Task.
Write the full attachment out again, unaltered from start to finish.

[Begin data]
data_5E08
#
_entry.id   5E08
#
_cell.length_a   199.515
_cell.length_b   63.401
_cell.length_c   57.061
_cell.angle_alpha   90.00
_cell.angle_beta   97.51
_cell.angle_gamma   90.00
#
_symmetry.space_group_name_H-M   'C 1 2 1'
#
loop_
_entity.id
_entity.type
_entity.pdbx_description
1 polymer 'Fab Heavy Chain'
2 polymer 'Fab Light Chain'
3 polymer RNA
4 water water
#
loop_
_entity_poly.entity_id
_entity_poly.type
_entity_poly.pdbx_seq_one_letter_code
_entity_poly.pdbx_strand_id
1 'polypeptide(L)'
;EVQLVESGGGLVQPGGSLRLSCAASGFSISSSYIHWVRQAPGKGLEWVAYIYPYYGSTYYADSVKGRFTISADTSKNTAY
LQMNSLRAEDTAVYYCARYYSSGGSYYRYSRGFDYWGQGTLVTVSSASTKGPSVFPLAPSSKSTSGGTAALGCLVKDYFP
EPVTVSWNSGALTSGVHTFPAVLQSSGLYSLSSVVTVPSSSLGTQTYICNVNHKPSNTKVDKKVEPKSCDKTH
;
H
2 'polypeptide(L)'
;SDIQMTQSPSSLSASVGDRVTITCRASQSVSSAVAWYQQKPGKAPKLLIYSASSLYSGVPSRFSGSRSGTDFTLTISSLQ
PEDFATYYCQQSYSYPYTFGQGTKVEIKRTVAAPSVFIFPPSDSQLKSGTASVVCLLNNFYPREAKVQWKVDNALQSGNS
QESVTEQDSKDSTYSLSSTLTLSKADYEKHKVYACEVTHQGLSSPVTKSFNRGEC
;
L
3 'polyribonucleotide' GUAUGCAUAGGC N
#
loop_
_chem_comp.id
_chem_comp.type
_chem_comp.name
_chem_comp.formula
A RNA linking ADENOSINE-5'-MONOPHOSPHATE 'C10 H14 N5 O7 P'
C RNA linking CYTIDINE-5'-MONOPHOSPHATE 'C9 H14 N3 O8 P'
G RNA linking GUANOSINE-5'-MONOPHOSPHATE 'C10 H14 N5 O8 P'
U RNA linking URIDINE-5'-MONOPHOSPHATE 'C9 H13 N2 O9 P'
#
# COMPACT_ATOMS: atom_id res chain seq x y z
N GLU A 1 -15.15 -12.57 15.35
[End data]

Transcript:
data_5E08
#
_entry.id   5E08
#
_cell.length_a   199.515
_cell.length_b   63.401
_cell.length_c   57.061
_cell.angle_alpha   90.00
_cell.angle_beta   97.51
_cell.angle_gamma   90.00
#
_symmetry.space_group_name_H-M   'C 1 2 1'
#
loop_
_entity.id
_entity.type
_entity.pdbx_description
1 polymer 'Fab Heavy Chain'
2 polymer 'Fab Light Chain'
3 polymer RNA
4 water water
#
loop_
_entity_poly.entity_id
_entity_poly.type
_entity_poly.pdbx_seq_one_letter_code
_entity_poly.pdbx_strand_id
1 'polypeptide(L)'
;EVQLVESGGGLVQPGGSLRLSCAASGFSISSSYIHWVRQAPGKGLEWVAYIYPYYGSTYYADSVKGRFTISADTSKNTAY
LQMNSLRAEDTAVYYCARYYSSGGSYYRYSRGFDYWGQGTLVTVSSASTKGPSVFPLAPSSKSTSGGTAALGCLVKDYFP
EPVTVSWNSGALTSGVHTFPAVLQSSGLYSLSSVVTVPSSSLGTQTYICNVNHKPSNTKVDKKVEPKSCDKTH
;
H
2 'polypeptide(L)'
;SDIQMTQSPSSLSASVGDRVTITCRASQSVSSAVAWYQQKPGKAPKLLIYSASSLYSGVPSRFSGSRSGTDFTLTISSLQ
PEDFATYYCQQSYSYPYTFGQGTKVEIKRTVAAPSVFIFPPSDSQLKSGTASVVCLLNNFYPREAKVQWKVDNALQSGNS
QESVTEQDSKDSTYSLSSTLTLSKADYEKHKVYACEVTHQGLSSPVTKSFNRGEC
;
L
3 'polyribonucleotide' GUAUGCAUAGGC N
#
loop_
_chem_comp.id
_chem_comp.type
_chem_comp.name
_chem_comp.formula
A RNA linking ADENOSINE-5'-MONOPHOSPHATE 'C10 H14 N5 O7 P'
C RNA linking CYTIDINE-5'-MONOPHOSPHATE 'C9 H14 N3 O8 P'
G RNA linking GUANOSINE-5'-MONOPHOSPHATE 'C10 H14 N5 O8 P'
U RNA linking URIDINE-5'-MONOPHOSPHATE 'C9 H13 N2 O9 P'
#
# COMPACT_ATOMS: atom_id res chain seq x y z
N GLU A 1 -15.15 -12.57 15.35